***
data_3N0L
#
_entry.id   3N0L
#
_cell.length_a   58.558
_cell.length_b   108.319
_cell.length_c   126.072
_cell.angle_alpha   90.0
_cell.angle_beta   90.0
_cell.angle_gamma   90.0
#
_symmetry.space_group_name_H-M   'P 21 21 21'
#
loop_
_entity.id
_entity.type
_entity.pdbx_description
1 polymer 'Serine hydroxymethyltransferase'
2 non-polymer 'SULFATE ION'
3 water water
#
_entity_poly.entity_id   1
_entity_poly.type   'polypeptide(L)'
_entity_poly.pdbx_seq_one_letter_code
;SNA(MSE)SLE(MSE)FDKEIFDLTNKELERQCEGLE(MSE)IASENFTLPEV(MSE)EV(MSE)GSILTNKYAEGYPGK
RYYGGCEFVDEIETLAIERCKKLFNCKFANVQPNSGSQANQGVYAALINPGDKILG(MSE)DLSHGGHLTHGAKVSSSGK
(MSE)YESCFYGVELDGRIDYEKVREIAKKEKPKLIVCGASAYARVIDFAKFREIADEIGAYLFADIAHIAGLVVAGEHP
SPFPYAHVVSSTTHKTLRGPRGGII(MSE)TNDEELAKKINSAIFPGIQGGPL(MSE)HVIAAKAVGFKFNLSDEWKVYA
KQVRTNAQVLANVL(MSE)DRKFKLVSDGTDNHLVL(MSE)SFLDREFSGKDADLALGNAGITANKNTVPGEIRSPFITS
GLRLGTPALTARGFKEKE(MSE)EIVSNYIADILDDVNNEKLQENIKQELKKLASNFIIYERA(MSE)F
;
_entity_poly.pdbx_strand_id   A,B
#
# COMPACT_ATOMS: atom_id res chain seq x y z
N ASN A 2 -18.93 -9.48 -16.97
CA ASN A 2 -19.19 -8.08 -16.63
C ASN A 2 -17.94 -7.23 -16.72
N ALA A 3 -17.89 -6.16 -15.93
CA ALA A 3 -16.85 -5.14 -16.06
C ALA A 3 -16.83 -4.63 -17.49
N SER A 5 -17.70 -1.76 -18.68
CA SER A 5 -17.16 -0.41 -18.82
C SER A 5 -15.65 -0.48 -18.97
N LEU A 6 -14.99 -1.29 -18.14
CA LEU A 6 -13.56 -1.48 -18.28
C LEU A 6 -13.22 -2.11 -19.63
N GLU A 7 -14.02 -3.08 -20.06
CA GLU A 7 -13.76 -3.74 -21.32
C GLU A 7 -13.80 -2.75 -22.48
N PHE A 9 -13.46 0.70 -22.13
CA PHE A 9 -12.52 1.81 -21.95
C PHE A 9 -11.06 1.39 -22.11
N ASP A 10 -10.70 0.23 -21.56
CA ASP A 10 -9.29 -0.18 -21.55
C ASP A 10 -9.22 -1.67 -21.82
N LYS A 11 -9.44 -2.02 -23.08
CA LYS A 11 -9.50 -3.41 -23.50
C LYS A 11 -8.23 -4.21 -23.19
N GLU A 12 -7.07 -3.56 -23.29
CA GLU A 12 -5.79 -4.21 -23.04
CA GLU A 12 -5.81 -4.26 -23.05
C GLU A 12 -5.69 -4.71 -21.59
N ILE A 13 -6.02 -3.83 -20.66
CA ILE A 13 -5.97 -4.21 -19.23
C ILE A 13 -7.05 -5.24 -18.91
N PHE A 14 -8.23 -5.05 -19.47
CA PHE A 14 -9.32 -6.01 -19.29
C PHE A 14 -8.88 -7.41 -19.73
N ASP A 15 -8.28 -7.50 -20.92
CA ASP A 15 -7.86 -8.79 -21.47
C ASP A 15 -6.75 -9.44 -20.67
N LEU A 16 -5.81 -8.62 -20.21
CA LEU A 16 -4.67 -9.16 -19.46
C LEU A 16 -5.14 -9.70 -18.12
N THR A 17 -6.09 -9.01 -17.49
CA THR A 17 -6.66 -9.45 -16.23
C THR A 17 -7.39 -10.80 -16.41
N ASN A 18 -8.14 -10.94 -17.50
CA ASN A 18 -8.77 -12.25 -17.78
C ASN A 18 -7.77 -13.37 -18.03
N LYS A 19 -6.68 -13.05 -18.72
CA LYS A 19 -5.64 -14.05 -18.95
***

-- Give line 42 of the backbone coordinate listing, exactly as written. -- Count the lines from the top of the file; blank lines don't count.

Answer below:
CA SER A 5 -17.16 -0.41 -18.82